I have my own personal favourites. Frank Graham, whose life ended in suicide, played both lead characters in Columbia’s “Fox and Crow” series in the ‘40s and was employed at MGM (“House of Tomorrow”) and Warners (“Horton Hatches the Egg”). Kent Rogers career was cut short at a young age by a training exercise accident during World War Two; he was one of the voices of Woody Woodpecker and you can hear him on Warners and MGM cartoons of the early ‘40s. I like Bea Benaderet; I still laugh at her screaming “The 5 O’Clock Whistle” in “Little Red Riding Rabbit.” And I love Hans Conried because he’s Hans Conried.

There are so many others who worked in cartoons. Jackson Beck. Jim Backus. Billy Bletcher. Danny Webb. Walter Tetley. Marian Richman. Jack Mather. Colleen Collins. Jerry Hausner. Cecil Roy. Pat McGeehan. Elvia Allman. Arthur Q. Bryan. Sid Raymond. Dayton Allen. Wally Maher. The squeally Berneice Hansell. Well, you get the idea.

These names are just off the top of my head. I really don’t want you to debate them. Wait to see what Mark has to say. Read his blog’s other great animation and comic-related posts in the meantime.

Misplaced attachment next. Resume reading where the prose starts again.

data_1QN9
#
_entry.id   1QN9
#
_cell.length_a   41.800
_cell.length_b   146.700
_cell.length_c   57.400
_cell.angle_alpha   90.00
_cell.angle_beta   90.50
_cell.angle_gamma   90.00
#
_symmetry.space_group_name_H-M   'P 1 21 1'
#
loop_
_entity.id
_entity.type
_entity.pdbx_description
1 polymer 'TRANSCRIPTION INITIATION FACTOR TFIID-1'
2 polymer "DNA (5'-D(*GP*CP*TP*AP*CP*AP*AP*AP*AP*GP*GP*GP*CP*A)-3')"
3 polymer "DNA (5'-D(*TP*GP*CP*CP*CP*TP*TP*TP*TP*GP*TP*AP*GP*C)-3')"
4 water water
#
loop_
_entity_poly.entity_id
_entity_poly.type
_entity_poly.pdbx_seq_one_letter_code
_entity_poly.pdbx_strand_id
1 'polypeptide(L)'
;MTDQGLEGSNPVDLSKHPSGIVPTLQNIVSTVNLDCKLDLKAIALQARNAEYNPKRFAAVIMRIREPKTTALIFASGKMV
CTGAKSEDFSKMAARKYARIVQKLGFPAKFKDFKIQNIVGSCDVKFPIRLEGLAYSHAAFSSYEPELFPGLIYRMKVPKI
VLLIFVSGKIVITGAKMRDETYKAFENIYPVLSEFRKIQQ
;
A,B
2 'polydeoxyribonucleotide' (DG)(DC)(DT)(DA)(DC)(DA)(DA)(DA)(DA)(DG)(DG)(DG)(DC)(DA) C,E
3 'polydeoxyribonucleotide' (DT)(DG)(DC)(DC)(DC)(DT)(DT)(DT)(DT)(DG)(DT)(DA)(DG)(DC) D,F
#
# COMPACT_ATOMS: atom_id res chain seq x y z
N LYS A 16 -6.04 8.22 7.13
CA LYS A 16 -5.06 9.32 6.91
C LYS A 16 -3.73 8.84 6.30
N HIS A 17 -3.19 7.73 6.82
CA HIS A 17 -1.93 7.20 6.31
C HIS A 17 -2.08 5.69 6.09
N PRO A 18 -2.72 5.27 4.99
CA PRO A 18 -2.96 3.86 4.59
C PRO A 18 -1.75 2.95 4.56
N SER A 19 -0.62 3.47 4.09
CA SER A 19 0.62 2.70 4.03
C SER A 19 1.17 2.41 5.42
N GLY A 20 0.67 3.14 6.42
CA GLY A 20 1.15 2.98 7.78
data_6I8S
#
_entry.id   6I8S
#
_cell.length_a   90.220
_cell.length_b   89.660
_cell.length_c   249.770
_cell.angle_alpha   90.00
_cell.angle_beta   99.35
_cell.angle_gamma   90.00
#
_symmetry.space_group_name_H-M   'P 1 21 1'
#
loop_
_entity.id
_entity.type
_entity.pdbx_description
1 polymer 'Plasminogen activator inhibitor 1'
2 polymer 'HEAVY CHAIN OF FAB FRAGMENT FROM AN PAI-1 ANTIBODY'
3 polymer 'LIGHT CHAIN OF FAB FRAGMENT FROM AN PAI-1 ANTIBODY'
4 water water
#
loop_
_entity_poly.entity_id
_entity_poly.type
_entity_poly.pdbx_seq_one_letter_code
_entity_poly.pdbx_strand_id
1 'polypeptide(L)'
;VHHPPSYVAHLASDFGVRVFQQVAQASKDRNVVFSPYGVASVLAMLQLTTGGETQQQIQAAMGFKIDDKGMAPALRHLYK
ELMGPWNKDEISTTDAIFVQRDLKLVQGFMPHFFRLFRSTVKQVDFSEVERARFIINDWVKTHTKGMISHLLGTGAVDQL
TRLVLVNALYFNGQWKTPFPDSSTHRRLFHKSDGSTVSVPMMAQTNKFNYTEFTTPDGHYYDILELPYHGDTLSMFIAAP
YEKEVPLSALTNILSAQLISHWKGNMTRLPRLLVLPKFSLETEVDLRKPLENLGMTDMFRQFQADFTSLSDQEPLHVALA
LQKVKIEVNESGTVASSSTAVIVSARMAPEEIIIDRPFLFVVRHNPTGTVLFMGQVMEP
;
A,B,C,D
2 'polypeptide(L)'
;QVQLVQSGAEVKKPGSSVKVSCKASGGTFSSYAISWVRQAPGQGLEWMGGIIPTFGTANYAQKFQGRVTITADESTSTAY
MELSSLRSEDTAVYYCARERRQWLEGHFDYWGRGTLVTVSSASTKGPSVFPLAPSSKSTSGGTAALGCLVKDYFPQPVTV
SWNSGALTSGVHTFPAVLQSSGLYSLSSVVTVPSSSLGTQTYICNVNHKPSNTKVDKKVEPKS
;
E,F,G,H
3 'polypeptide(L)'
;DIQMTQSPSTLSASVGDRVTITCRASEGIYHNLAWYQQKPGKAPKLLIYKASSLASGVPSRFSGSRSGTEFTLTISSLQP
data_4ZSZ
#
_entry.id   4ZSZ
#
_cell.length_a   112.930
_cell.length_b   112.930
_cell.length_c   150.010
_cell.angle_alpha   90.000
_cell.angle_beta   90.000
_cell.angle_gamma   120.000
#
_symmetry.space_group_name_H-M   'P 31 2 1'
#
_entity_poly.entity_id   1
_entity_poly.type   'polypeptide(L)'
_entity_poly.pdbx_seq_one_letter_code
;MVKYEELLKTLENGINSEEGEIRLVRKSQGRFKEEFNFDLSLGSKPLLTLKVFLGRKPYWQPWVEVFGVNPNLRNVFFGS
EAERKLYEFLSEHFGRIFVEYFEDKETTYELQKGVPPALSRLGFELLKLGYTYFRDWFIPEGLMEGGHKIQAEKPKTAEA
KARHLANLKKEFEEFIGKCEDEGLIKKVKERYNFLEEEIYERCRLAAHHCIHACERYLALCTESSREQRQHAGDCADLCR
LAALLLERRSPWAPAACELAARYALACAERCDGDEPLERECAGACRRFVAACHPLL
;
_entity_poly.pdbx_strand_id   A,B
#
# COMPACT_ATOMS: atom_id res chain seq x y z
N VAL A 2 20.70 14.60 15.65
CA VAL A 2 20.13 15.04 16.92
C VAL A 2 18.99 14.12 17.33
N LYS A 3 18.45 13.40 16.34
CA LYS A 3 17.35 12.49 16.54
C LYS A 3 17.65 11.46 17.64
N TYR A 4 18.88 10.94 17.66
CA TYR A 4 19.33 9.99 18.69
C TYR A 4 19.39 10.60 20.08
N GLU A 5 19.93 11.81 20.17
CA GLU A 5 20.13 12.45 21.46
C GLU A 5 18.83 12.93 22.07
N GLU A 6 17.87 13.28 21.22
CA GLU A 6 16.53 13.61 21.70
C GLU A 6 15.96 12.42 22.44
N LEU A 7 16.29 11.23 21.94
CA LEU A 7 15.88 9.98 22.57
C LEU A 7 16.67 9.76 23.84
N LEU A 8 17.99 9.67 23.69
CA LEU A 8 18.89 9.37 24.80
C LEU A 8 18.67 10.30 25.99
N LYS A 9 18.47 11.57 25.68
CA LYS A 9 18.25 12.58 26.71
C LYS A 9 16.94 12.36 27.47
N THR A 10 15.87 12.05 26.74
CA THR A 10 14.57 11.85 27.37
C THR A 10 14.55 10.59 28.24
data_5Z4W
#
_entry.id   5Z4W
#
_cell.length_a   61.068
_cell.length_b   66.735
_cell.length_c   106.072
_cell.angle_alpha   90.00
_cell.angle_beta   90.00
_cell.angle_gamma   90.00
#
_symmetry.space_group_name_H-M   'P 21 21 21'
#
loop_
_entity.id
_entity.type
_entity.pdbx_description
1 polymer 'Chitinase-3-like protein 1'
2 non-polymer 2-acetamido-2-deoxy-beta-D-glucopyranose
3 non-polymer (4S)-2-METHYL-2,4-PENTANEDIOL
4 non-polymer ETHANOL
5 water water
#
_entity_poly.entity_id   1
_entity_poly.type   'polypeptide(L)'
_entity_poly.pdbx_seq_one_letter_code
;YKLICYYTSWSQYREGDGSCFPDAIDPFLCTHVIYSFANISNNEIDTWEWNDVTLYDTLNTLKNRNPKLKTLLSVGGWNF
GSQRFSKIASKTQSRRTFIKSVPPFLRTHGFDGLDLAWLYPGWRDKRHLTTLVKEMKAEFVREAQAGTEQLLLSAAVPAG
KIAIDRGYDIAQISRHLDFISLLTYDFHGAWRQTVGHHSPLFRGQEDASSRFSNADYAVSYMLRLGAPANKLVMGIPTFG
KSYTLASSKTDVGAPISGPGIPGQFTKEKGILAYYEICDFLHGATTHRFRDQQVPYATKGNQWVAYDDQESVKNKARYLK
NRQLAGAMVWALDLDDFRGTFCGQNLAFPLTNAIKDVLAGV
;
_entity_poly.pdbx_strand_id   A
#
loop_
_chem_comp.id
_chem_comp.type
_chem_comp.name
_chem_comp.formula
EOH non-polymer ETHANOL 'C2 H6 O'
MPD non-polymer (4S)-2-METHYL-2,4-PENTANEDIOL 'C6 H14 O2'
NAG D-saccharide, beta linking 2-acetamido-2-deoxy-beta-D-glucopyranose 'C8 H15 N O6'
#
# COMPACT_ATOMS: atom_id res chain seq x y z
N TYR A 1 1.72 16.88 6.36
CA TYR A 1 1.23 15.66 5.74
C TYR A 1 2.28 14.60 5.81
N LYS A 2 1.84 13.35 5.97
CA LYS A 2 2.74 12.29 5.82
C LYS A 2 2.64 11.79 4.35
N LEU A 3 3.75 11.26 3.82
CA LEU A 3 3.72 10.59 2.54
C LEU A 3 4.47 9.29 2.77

Unfortunately, voice actors suffer the exact opposite of the problem they had in the ‘40s. They now get too much credit; that is, they’re credited for cartoons they never appeared in. Well-meaning but tin-eared fans come to their own conclusions about who is voicing something and splatter the information all over the internet without so much as a smidgeon of basic research. Thus people like Bill Thompson and Daws Butler were, if you want to believe make-up-the-facts websites, employed at studios when they were thousands of miles away from them. Others somehow voiced cartoons after they were dead. I’m sure Mark Evanier would love that kind of thing to be true, because then he could bring back Daws. Regardless, he’ll come up with a great and thoughtful list. And if he could tell me whatever happened to Arthur Kay, I’ll be happy about that, too.


  1. I really like your choices. Frank Graham is definitely overlooked when such discussions begin - and he's near the top of my list (Blanc will always be number #1). Graham was quite versatile and was apparently quite popular among the directors at Warner Bros. MGM and Disney. More research into his career is required.

  2. You can't leave out Billy Bletcher. He was Pete for Disney, Chuck Jones' Papa Bear at Warner Bros., and incidental villains all over the place. Stan Freberg deserves a nod as well.

  3. Howard Morris, Janet Waldo, Verna Felton, Frank Nelson, Billy DeWolfe, Leo DeLyon, and others.And MY voice, Dallas McKennon (unfortauntely along with Morris snagged by Filmation for some, well, less worthy 60s-70s favorites.: along with hit and miss Lantz stuff).